(as prepared for delivery)
Good morning, my name is Menglim Kim. I am an Environmental Specialist at USAID/Cambodia.
It is a great pleasure for me to join you today for the final “Youth Debate on Environment”. It is exciting to see student representatives from a wide variety of schools participating in this event.
Cambodia is rich in natural resources, biodiversity, and beautiful forests. The youth of Cambodia play an important role in protecting these resources and improving awareness of actions citizens can take to conserve Cambodia’s rich natural heritage.
Debate is an important tool to constructively exchange ideas and viewpoints on how to both conserve Cambodia’s resources and continue to support the country’s sustainable development. This takes effort from Cambodia’s citizens, the private sector, NGOs, civil society, and the government.
The US. Agency for International Development – or USAID – works closely with the Ministry of Environment and other partners to protect Cambodia’s natural resources. We address the causes of deforestation, land encroachment, and biodiversity loss in the Eastern Plains landscape in Mondulkiri province and the Prey Lang Landscapes in Preah Vihear, Kampong Thom, Kratie, and Stung Treng provinces. Our work emphasizes the participation of communities, youth, students, civil society organizations, and government officials to effectively manage the country’s natural resources in a sustainable manner. Supporting this event is an important part of USAID’s environment strategy.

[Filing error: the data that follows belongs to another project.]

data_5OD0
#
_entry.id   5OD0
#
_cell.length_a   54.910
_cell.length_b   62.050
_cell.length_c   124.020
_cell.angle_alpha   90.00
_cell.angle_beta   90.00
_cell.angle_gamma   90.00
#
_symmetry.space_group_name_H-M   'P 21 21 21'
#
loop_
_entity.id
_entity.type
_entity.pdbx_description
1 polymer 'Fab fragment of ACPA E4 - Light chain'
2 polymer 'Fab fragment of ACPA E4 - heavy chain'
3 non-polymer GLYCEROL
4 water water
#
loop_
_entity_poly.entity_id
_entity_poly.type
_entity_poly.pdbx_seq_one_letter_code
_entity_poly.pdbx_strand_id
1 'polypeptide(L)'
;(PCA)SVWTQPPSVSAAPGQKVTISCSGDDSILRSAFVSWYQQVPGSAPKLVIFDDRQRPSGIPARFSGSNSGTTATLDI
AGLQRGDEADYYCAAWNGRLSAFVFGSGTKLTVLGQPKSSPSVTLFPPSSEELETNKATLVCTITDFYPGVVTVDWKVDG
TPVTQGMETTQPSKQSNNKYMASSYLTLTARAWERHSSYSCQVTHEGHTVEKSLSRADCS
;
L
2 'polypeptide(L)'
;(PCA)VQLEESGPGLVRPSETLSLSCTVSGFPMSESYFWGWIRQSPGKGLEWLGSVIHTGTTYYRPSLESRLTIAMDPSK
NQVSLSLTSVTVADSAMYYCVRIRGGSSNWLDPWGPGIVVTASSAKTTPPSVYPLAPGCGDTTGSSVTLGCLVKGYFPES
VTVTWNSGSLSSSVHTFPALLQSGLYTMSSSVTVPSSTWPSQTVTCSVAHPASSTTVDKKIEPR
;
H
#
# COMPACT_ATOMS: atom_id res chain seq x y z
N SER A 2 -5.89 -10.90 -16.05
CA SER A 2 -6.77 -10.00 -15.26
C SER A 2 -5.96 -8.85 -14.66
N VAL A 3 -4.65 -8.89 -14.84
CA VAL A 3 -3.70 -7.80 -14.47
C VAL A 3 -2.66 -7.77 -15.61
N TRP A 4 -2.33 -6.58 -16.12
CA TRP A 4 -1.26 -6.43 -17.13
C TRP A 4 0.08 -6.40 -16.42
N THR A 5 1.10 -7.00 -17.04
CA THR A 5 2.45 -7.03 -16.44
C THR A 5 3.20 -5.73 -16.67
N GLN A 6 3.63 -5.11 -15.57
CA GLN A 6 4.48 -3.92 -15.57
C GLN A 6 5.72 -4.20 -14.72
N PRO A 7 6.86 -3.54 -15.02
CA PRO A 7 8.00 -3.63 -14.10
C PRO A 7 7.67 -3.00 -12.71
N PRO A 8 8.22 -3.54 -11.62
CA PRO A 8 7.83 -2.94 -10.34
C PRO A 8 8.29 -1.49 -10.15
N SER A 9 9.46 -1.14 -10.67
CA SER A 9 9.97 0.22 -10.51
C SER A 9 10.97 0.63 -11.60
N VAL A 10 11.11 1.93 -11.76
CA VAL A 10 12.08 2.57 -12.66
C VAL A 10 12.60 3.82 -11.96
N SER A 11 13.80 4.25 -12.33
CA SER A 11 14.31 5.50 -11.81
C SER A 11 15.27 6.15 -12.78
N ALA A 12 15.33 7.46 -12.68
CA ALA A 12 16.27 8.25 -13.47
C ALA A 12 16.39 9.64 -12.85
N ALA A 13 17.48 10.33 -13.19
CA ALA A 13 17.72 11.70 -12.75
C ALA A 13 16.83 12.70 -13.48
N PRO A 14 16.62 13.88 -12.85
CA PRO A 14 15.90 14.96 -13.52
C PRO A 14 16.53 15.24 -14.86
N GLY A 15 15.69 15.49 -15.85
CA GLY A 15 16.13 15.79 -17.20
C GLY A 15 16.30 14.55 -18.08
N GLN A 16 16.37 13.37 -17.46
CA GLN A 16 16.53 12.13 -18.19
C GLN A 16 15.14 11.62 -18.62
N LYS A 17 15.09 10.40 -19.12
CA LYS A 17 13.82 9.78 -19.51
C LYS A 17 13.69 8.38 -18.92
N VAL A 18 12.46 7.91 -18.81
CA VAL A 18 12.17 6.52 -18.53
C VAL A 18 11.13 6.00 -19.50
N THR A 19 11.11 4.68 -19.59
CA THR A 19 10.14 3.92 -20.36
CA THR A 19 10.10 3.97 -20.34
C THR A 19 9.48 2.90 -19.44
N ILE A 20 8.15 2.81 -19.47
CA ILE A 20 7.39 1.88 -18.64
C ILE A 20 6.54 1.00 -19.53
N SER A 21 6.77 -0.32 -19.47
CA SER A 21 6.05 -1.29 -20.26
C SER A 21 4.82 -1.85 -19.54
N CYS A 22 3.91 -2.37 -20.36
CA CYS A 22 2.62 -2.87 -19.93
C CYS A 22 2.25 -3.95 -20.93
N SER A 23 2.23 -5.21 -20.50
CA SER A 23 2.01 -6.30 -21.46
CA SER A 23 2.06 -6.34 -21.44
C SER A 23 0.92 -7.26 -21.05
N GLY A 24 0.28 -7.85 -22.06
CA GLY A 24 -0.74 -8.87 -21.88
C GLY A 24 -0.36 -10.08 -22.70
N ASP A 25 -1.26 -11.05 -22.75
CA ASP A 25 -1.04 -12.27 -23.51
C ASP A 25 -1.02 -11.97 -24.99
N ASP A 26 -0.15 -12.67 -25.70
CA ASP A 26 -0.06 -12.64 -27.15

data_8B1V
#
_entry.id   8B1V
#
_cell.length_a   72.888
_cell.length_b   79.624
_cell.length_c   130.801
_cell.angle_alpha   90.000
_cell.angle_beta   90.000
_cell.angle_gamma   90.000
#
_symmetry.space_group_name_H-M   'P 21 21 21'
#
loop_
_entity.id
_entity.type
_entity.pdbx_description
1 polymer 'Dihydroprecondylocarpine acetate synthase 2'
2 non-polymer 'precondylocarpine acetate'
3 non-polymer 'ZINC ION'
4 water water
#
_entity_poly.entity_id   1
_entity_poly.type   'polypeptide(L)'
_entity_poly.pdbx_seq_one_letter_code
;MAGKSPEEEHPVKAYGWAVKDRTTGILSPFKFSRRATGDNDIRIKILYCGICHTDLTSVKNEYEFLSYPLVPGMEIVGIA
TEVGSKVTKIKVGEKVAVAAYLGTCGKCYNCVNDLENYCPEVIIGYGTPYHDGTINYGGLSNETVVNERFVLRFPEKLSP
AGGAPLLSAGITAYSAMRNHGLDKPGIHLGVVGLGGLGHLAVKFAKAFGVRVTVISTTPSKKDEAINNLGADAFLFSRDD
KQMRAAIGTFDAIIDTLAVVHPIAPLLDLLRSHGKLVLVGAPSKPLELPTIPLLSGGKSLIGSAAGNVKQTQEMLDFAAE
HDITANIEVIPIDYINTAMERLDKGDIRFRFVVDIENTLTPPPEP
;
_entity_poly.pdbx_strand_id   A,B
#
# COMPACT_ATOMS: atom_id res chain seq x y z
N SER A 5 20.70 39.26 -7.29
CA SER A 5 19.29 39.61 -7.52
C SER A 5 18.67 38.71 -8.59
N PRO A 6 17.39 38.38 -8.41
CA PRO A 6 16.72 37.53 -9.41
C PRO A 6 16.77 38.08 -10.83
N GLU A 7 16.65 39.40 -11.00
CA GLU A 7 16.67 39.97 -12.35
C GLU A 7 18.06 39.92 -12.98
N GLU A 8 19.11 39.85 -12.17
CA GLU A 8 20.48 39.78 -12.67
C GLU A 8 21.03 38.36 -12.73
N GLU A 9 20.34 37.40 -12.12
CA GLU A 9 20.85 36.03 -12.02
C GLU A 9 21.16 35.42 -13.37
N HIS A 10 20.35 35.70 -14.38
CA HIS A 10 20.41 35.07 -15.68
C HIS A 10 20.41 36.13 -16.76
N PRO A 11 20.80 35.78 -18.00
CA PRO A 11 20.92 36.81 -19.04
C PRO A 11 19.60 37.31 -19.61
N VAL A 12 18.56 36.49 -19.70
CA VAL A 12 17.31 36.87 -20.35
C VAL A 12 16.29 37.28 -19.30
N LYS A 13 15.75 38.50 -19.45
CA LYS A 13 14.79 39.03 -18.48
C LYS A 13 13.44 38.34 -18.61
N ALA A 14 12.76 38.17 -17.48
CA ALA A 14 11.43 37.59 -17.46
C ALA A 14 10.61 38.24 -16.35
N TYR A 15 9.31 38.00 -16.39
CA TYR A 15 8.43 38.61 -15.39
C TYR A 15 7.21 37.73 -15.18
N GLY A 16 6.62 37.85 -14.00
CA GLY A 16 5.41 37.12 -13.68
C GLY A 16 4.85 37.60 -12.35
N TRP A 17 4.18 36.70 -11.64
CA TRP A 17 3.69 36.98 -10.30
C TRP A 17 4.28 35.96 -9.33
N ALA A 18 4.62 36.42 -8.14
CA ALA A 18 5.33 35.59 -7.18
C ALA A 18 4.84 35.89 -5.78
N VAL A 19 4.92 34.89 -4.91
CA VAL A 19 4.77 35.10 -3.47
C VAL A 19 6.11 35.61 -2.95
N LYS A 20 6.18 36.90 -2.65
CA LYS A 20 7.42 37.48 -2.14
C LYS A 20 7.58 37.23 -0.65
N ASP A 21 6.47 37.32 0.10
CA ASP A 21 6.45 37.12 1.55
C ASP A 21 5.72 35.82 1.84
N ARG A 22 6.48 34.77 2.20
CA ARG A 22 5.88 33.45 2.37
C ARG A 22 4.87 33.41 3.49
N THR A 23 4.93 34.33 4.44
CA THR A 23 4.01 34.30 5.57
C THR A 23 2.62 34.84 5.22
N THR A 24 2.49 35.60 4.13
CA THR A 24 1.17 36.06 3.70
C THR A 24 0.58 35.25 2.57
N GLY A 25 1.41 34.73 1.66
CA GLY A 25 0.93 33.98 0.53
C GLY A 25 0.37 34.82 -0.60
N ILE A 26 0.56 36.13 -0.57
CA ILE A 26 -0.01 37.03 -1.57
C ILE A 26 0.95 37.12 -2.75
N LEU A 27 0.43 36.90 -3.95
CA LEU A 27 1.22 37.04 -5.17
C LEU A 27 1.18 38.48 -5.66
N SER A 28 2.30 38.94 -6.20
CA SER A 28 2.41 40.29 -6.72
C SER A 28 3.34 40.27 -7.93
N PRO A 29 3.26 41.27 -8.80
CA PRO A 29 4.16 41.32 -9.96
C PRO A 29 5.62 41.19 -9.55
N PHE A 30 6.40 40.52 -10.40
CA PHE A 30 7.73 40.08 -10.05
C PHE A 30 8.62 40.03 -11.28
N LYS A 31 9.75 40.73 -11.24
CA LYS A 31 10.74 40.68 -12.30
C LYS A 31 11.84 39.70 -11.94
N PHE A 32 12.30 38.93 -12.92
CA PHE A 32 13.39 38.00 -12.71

As we celebrate the 70th anniversary of diplomatic relations between Cambodia and the United States, we are also reminded that the national commitment to preserve nature is yet another tie that binds us.
But why do we protect forests? Forests provide significant ecological benefits for including critical watersheds that support important groundwater levels for Cambodians. Those watersheds provide the ability to irrigate rice fields and support healthy water levels for inland fisheries, which are crucial for the livelihoods and food security of Cambodians.
Forests also help minimize the impacts of storms and floods by controlling soil erosion as tree roots make the soil stronger. Eighty percent of the world’s biodiversity can be found in forests and, here in Cambodia, forests are home to many unique plants and animals as well as endangered species. They provide beautiful ecotourism sites for domestic and international tourists that spend millions of dollars every year to visit these unique wildlife and habitats.
Forests also play a key role in fighting climate change as they soak up and store carbon dioxide, preventing it from going to the atmosphere. Cambodia’s forests are a significant carbon pool, and if we can keep the forests standing this carbon could be sold for $7 million dollars per year.
Cambodian youth between the ages of 15 and 24 make up about 18 percent of the country’s population. As future leaders they have a great opportunity to catalyze change across generations by spreading the message of natural resource protection. They can help spread that message by talking to their friends, classmates, families, and neighbors about the importance of forests and advance the protection of natural resources as part of their daily lives.
I want to take a moment to recognize the efforts of the Ministry of Environment, led by His Excellency Minister Say Samal and subnational authorities especially the provincial governors and provincial technical departments. Together you have made environmental protection a national priority and you recognize the importance of Cambodia’s future environmental protectors – its youth and children.
Thank you and I wish you a lively and informative Youth Debate event today.